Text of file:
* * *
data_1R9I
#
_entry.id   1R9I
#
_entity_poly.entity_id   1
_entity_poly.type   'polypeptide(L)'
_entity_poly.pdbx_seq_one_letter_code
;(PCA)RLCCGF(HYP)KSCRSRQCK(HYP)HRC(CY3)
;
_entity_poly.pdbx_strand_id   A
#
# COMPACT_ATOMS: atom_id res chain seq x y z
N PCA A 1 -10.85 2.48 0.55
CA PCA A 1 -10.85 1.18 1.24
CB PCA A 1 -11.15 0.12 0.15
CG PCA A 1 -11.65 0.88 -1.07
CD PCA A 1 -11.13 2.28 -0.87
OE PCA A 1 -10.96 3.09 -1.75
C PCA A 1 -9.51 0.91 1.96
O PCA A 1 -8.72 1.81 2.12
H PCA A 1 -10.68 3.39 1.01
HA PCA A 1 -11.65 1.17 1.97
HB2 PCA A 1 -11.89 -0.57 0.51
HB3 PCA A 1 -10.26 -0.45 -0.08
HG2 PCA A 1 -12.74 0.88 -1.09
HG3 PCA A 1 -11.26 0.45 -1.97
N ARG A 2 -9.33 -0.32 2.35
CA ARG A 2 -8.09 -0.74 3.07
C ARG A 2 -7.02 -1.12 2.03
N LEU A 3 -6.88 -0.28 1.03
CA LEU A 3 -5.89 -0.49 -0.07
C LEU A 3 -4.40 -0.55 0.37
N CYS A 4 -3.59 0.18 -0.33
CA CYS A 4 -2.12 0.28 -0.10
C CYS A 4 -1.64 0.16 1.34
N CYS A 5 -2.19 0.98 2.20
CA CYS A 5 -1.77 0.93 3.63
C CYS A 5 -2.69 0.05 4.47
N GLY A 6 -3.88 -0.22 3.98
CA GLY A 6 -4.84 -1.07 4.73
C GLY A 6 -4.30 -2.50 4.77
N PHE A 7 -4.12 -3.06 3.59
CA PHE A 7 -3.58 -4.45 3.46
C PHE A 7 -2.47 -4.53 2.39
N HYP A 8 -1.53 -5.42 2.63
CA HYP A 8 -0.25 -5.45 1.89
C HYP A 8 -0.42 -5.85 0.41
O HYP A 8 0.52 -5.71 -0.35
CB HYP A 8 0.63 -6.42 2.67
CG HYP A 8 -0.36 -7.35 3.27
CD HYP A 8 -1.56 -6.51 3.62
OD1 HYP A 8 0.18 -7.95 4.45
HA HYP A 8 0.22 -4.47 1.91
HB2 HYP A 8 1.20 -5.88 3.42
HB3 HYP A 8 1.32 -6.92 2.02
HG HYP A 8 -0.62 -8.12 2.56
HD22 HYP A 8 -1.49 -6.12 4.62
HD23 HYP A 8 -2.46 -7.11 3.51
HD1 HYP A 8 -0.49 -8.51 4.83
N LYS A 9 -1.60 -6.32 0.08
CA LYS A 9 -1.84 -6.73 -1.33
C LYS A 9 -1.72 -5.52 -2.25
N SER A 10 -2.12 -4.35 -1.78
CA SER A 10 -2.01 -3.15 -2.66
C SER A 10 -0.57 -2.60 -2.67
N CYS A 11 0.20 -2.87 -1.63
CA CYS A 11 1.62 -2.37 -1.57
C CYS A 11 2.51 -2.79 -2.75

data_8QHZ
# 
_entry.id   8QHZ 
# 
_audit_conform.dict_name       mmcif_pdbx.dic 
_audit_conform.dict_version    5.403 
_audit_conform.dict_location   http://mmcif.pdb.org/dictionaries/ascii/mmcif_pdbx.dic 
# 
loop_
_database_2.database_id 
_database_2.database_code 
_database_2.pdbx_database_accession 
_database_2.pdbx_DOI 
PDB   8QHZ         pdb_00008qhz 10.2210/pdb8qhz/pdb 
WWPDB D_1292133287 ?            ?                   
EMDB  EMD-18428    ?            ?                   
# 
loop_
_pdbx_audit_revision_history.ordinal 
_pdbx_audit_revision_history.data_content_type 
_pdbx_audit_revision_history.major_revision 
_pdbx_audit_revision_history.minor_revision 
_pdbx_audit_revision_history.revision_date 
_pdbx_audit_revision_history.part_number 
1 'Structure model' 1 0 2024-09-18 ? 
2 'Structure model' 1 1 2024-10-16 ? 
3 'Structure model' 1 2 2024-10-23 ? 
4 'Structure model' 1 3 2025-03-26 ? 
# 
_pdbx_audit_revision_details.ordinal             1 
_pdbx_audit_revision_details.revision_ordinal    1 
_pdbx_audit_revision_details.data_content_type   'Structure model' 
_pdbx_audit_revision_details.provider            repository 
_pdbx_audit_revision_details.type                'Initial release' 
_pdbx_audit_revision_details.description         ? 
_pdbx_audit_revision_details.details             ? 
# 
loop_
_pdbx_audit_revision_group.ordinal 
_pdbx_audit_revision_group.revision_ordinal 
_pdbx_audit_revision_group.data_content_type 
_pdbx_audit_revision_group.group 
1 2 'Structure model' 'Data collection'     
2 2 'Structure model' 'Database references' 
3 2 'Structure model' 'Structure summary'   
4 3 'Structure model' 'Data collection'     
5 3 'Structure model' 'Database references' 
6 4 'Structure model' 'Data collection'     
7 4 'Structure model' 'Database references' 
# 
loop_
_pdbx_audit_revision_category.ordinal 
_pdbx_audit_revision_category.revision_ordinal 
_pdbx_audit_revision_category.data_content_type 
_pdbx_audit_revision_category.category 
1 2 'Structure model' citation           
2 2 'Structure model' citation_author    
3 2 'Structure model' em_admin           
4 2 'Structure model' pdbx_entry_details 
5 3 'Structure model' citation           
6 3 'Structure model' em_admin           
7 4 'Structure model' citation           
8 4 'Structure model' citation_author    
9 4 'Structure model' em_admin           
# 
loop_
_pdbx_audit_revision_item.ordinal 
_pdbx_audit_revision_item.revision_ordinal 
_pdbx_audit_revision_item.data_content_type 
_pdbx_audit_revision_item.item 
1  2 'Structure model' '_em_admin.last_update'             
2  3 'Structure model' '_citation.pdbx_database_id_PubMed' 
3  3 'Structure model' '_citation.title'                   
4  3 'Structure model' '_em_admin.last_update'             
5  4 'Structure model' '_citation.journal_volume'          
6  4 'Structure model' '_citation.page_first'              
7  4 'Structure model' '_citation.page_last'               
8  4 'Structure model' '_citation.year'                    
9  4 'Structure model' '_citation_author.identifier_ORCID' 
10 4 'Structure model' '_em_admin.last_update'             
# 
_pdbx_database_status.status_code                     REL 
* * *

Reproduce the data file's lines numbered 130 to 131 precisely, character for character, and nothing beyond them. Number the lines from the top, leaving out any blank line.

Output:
7 4 'Structure model' citation           
8 4 'Structure model' citation_author    